The Year of the National Guard
2020 had the largest sustained domestic mobilization of Wisconsin National Guard in history.
There’s a warehouse in Madison full of personal protective equipment (PPE). It contains everything the Wisconsin National Guard needs to safely and effectively respond to the COVID-19 pandemic: nitrile gloves, N95 masks, hand sanitizer, coronavirus test kits, and more. Chief Warrant Officer 2 Matt Hipp has overseen the warehouse since the beginning of June.
“I’m in charge of the inventory, reorder and the distribution of all of that PPE and test kits to the teams,” he said. “Out of that warehouse, we have 34 soldiers that actually hop in vans … and they’re actually driving that all across the state because, you know, we have missions from Milwaukee all the way up to Ashland, Wisconsin.”
Hipp is one of the more than 1,600 Wisconsin National Guard troops who have been called to respond to the state’s fight against COVID-19 in 2020.
That response has resulted in nearly 1 million COVID-19 tests administered by the National Guard, with little sign of slowing down — even as the vaccine becomes available.
“We still have this gigantic mission of meeting to continue testing, to continue trying to reduce the numbers, because … this vaccine won’t be widely available till summer, fall to the general public,” Hipp said. “So, in that time, the only way that we can continue to, you know, fight against the pandemic is to keep testing.”
The duration of those missions is also unique. While typical assignments — like responding to natural disasters — last days to a couple of weeks at a time, the pandemic response has been ongoing since March.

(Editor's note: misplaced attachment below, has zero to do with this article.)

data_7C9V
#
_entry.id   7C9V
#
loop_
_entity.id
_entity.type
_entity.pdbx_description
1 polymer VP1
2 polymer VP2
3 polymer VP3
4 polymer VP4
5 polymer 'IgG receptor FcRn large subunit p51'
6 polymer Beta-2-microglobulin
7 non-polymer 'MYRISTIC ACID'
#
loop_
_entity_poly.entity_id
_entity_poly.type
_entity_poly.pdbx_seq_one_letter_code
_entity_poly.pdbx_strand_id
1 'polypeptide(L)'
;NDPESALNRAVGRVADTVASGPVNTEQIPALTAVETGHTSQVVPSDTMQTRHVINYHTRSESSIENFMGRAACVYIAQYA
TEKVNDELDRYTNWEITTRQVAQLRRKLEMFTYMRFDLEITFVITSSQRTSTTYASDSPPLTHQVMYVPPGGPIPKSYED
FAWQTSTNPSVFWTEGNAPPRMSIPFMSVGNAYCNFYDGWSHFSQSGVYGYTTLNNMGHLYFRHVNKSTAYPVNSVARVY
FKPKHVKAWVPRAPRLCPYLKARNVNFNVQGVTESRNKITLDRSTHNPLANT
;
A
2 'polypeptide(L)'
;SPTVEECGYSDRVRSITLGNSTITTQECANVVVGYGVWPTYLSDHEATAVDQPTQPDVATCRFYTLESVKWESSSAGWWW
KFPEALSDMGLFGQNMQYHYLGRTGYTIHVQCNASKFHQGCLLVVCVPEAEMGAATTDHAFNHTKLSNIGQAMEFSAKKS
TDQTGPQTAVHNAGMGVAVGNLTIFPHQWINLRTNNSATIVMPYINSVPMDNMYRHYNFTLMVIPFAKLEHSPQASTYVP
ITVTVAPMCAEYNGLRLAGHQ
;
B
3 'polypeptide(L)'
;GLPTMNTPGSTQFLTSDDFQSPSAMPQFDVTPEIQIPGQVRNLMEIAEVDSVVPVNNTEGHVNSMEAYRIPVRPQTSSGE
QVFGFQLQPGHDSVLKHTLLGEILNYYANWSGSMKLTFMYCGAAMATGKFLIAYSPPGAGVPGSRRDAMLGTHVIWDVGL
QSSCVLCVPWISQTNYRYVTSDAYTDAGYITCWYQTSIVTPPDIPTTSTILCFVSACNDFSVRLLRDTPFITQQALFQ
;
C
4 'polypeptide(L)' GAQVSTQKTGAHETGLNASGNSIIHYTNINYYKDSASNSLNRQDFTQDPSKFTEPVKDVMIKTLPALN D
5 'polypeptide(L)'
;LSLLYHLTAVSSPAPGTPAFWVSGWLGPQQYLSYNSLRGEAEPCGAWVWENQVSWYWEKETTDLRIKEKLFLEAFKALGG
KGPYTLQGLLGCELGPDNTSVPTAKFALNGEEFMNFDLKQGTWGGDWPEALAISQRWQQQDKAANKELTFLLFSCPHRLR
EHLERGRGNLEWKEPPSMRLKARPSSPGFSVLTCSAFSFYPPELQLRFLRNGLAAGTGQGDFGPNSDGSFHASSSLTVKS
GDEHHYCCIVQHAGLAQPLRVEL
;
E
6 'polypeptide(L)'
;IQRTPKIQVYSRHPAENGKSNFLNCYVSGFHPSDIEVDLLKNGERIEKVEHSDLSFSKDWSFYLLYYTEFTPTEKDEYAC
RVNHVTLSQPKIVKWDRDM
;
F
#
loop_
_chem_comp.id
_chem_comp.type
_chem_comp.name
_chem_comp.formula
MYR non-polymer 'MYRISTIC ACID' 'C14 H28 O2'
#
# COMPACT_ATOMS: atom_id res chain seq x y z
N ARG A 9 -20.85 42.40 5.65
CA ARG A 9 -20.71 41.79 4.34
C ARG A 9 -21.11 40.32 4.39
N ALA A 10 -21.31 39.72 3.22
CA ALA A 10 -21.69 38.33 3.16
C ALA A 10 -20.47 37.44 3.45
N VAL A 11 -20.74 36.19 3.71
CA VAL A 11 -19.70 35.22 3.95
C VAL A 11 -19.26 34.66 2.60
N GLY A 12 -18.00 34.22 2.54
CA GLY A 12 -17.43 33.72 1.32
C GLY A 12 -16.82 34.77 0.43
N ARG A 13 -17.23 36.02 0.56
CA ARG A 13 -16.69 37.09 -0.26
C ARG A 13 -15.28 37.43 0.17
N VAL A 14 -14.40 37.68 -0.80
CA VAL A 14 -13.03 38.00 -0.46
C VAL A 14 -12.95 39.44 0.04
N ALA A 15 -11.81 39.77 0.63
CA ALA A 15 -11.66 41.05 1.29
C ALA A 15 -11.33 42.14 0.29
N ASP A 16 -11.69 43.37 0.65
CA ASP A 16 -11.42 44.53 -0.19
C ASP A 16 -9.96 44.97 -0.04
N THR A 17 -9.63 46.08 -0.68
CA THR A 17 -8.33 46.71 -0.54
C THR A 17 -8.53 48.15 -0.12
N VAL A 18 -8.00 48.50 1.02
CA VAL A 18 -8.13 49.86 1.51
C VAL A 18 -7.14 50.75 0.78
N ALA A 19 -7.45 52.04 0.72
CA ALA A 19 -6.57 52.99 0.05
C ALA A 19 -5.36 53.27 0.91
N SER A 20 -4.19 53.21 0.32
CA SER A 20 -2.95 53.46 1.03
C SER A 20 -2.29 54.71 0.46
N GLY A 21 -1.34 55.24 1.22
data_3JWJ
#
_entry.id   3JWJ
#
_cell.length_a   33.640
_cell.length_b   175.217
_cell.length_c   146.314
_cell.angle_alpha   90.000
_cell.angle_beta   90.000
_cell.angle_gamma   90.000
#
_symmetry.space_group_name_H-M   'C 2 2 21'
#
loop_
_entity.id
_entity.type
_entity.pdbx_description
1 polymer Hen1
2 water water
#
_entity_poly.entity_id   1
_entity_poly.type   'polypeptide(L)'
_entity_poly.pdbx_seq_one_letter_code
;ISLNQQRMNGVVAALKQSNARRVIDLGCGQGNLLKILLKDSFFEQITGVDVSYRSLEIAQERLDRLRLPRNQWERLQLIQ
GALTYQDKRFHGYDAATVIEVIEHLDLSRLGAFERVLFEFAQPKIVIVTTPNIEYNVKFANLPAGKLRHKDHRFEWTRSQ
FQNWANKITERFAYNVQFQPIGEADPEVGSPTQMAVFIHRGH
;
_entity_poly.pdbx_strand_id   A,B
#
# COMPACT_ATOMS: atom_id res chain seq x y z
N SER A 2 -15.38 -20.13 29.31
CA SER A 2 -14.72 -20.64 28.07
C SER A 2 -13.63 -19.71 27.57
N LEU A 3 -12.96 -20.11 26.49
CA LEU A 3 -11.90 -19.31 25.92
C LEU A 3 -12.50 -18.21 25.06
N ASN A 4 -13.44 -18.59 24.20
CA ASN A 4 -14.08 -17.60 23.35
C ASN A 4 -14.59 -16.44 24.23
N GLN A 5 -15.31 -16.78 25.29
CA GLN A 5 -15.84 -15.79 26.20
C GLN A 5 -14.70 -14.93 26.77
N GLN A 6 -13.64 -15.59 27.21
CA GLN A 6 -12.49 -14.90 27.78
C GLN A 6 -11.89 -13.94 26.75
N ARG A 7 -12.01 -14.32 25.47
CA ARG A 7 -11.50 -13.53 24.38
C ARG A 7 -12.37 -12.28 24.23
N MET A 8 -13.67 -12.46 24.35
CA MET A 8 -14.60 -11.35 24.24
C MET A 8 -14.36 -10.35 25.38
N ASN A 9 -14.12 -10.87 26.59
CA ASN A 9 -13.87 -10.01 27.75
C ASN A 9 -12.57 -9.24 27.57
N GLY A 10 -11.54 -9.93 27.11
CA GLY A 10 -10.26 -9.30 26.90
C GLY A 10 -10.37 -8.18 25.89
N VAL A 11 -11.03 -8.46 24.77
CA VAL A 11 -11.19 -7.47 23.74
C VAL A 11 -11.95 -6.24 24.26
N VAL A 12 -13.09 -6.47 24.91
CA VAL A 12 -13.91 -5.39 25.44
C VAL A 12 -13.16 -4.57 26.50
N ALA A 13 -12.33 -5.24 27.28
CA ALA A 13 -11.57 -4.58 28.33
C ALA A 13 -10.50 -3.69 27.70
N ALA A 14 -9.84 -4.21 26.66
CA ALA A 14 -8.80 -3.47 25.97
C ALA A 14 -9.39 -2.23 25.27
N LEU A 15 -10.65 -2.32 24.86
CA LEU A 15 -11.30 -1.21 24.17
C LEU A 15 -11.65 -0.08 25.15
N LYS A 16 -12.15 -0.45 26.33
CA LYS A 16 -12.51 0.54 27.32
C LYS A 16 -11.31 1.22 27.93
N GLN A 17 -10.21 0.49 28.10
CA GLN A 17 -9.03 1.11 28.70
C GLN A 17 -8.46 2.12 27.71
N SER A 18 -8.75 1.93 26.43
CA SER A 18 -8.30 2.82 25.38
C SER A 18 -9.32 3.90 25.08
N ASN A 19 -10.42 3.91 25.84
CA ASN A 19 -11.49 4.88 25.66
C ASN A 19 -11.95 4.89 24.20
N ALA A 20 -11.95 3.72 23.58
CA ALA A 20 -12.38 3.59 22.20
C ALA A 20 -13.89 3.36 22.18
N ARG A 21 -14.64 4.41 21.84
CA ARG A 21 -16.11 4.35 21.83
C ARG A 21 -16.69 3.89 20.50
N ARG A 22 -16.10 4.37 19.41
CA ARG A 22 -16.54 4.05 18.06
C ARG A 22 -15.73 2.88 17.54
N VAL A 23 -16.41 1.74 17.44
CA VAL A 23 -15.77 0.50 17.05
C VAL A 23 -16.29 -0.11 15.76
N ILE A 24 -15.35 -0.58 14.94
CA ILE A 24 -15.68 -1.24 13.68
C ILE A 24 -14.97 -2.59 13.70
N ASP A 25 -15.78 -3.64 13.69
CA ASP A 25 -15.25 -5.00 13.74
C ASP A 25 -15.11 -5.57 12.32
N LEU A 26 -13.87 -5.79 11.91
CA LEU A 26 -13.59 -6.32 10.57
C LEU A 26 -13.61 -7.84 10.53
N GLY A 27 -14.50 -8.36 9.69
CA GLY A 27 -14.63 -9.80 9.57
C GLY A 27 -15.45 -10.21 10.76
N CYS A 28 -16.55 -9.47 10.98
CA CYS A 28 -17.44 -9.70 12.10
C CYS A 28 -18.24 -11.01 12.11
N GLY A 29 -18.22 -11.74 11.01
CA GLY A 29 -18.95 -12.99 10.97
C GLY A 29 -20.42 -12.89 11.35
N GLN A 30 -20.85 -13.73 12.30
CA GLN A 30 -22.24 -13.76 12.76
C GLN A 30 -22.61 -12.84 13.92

Master Sgt. Emily Decker was called up in March. From the Manitowoc area, but currently stationed in Brookfield, she said she feels like she has been living in hotels for most of the year.
Decker is the officer in charge of one of the Guard’s COVID-19 testing teams. Since the beginning of the pandemic, she’s overseen three teams that have set up and worked nearly 200 testing sites — oftentimes traveling one to two hours a day to each site.
“It’s crazy … I never thought I would be responding to a pandemic of all things,” Decker said. “When you’re in the National Guard, you think of natural disasters like flooding, or tornado disasters, things like that, but not necessarily a pandemic.”
And while she said it’s been a privilege to be a part of the state’s pandemic response, it’s also been a challenge.
“It has challenged me personally and professionally. It has taken me away from my home and my civilian job for more time than I’ve ever been away,” Decker said. “I’ve worked closely alongside (U.S.) Army counterparts … I’ve met numerous EMS directors and (state) Department of Health Services professionals … I can’t remember a year in my life, that my learning has been so diverse.”
Staffing The Polls
This year also marked the first time the Wisconsin National Guard has played a role in the state’s elections.
April’s spring election saw an unprecedented shortage of poll workers due to the coronavirus. In order to fill that gap, 2,500 Guard troops filled in as poll workers in 71 of the state’s 72 counties.
Capt. Alicia Dorsett was one of those troops. She worked a poll in her hometown of Poy Sippi, south of Waupaca, alongside her mom and members of the community she grew up in.
“It’s not just sitting there waiting for people to come in and vote. It’s just so much more,” she said. “It’s a bonding experience for all of us that are there. And being in the military, the right to vote is really important to me.”
“Being in uniform, that can kind of scare some people, so we’re just part of the community helping out and that’s the message we really wanted to get across. We’re there to help you, not to deter you going to the polling locations,” Dorsett said.
Another 160 troops aided in May’s 7th Congressional District special election. Later in the year, nearly 700 helped during the August primaries and 450 responded during November’s presidential election.